IndiGo run by board; if there’s anyone I talk to, it’s Chairman: Ronojoy Dutta


Ronojoy Dutta, CEO, Interglobe Aviation, said there’s no overcapacity in the market and squarely blamed the low fares on new airlines which have pushed the entire sector to losses. In an interview with ET’s Mihir Mishra, Dutta said the management is insulated from the promoters and is professionally run by the board. “I go to the chairman (M Damodaran) for everything,” he said, adding half the total capacity will be deployed in international routes. Edited excerpts:

IndiGo’s Q2 numbers were really bad — is overcapacity the reason?

I do not think overcapacity is a problem. We have so many ideas on how better to connect cities, but we don’t have enough planes. So it’s not overcapacity. Don’t forget, our unit revenues (in Q2) this year are up 5%.

The second quarter was good in terms of unit revenue but there was a problem on the cost side also due to the new accounting standards. If you’re losing Rs 200-300 crore in a quarter due to new accounting norms, that’s a big number, and it’s all based on rupee depreciation. It has no cash impact, but it will affect airlines in the long run, especially things like dividends payout ratio. Also, our numbers will improve once two costs —maintenance costs of old aircraft which will go away by 2021-end and pilot training costs which will decline by June next year – are gone.

Last-minute fares between Mumbai and Delhi were about Rs 5,000 on Wednesday. How are these fares sustainable? IndiGo’s competitors also blame you for low fares, what do you have to say?

On routes between two metro cities, the competition was mature till Jet Airways was flying and we all co-existed. But after Jet left, slots went to new entrants and low-cost competitors which are still trying to find their feet.

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On routes connecting non-metro cities, fares are still doing fine. So, we’re not pessimistic on revenue.

What can I say about us being blamed for fares? Clearly, we used to have higher fares and we didn’t do anything.

New entrants have come in and fares have dropped.

Now, blaming the incumbent for this is kind of ironic. I think the new entrants are causing this problem (of lower fares). We are in a very price-sensitive industry, more so than anyone. So, it is the invisible hand (of the flier) that controls pricing.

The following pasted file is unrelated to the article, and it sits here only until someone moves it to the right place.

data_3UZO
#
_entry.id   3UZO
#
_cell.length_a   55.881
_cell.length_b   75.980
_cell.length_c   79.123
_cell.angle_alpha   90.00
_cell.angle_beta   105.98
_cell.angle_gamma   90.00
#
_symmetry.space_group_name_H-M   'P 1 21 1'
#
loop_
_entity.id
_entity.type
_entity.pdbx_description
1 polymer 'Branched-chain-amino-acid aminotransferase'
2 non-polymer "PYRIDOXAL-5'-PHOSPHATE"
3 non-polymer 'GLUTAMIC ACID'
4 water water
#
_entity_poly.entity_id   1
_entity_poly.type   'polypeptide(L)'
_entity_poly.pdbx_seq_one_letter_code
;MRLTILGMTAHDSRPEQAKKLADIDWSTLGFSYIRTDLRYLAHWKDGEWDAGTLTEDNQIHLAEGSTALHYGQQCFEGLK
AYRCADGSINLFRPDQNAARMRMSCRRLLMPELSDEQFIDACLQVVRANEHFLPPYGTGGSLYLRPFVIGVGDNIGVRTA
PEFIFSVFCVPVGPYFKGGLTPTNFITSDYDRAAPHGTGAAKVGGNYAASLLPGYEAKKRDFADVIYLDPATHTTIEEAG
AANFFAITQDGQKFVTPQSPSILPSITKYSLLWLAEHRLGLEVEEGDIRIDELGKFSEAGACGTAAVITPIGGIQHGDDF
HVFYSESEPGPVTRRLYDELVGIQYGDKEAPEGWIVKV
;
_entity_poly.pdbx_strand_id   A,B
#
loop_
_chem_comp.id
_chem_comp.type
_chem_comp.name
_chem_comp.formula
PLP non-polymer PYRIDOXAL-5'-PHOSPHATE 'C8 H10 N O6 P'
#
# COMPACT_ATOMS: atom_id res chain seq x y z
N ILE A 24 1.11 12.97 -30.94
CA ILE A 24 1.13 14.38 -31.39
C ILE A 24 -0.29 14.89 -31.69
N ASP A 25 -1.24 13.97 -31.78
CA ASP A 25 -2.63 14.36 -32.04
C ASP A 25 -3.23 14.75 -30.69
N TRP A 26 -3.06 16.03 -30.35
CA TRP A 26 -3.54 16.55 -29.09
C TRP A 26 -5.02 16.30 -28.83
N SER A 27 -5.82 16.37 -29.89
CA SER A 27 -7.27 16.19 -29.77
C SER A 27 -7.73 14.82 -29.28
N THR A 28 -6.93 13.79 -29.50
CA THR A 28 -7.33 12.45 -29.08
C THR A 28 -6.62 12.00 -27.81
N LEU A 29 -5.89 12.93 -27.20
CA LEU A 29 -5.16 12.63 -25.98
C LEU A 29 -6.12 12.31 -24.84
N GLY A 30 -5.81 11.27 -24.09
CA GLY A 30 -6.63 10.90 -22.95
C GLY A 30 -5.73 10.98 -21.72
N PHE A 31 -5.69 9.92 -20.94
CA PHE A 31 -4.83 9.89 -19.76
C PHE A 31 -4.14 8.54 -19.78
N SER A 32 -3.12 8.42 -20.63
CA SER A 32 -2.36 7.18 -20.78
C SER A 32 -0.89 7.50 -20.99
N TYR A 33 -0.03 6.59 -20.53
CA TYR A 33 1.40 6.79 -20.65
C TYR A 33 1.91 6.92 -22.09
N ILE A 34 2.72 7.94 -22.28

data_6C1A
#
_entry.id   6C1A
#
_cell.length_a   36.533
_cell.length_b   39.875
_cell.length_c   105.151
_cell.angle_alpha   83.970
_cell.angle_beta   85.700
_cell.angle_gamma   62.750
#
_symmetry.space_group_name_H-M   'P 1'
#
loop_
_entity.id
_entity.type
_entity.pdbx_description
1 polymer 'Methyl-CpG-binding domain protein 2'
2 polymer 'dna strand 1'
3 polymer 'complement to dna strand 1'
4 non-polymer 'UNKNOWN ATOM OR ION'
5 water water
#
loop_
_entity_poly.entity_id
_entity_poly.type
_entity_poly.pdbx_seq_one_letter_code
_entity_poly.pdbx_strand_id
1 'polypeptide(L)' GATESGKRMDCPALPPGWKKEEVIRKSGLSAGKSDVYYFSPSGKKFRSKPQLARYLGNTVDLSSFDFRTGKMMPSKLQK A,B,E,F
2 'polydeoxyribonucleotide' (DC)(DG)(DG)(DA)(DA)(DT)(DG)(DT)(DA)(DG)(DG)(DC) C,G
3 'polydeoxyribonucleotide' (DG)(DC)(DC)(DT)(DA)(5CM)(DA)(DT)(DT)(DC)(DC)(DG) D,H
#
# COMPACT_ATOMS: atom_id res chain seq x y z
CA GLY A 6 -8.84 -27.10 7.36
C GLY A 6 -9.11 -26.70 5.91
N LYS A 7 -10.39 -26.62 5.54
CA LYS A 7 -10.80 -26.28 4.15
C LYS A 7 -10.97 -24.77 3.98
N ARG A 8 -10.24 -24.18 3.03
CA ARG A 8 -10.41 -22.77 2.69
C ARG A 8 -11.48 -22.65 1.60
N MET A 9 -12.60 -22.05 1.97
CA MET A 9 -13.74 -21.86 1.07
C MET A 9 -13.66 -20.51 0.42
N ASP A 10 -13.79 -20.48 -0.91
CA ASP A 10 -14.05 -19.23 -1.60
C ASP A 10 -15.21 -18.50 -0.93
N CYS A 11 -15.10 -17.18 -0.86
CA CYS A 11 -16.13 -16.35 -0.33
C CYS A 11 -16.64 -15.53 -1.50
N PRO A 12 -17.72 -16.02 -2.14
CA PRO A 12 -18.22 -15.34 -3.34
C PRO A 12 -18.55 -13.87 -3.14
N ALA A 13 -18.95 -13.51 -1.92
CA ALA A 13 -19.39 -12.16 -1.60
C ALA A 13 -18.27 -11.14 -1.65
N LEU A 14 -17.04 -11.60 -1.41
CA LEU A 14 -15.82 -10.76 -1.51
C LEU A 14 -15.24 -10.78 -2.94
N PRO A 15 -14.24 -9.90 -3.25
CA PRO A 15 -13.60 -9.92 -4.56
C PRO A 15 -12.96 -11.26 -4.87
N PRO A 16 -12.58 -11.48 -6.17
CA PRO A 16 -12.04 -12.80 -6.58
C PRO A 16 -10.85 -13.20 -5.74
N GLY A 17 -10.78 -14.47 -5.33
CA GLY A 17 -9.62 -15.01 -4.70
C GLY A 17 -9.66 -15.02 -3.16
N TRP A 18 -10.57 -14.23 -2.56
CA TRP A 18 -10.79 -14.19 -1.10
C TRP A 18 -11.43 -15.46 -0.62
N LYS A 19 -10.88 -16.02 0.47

The economy does not seem to be doing well. How big a concern is that for IndiGo?

No one is saying that it’s less than 5% growth, right? If it is around 5%, we are fine. We’d love to have a higher percentage of growth.

The revenue picture doesn’t worry me at this point; we aren’t predicting a decline in unit revenues. IndiGo is in no mood to talk about capacity reduction; we want to grow… and grow fast.

IndiGo has been in the news more for the differences between its promoters. How difficult it is for you at the helm in getting approvals from the board? How have promoters’ involvement changed after their public spat?

Not at all. At the board meeting, there’s no discussion on the subject. There was an issue with the related-party transactions (RPT).

We were obviously part of it in terms of how do we make the purchase, who decides on the purchase and others, but the RPT issue has been resolved.

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We have a new process which has been approved by all the board members, and we are following that. In terms of aircraft purchase, we have an equipment manufacturer purchasing arm and that does all the negotiations and makes a purchase with the approval of the board.

Those proposals are discussed by the board, including Rahul (Bhatia), Rakesh (Gangwal). The airline is run by a board and M Damodaran is the chairman. If there’s anyone I talk to, it is the chairman.

What is IndiGo’s big plan to grow internationally?
Right now, we have 25% of our total capacity in the international sector, which has grown by 115% over the past year. Our future plans, tentatively, are to put half the total capacity, which we are inducting, in the international sector. We have a lot more new stations in mind and flying on international routes is going to be our big focus. We plan to connect Amsterdam, Madrid and Seoul with Airbus 321XLRs, which join the fleet after a few years. XLRs, however, cannot connect London and we will need a dual-aisle aircraft.

We are looking at it and would want to go to London at some point, but I would say, it’s a five-year plan, not one year.





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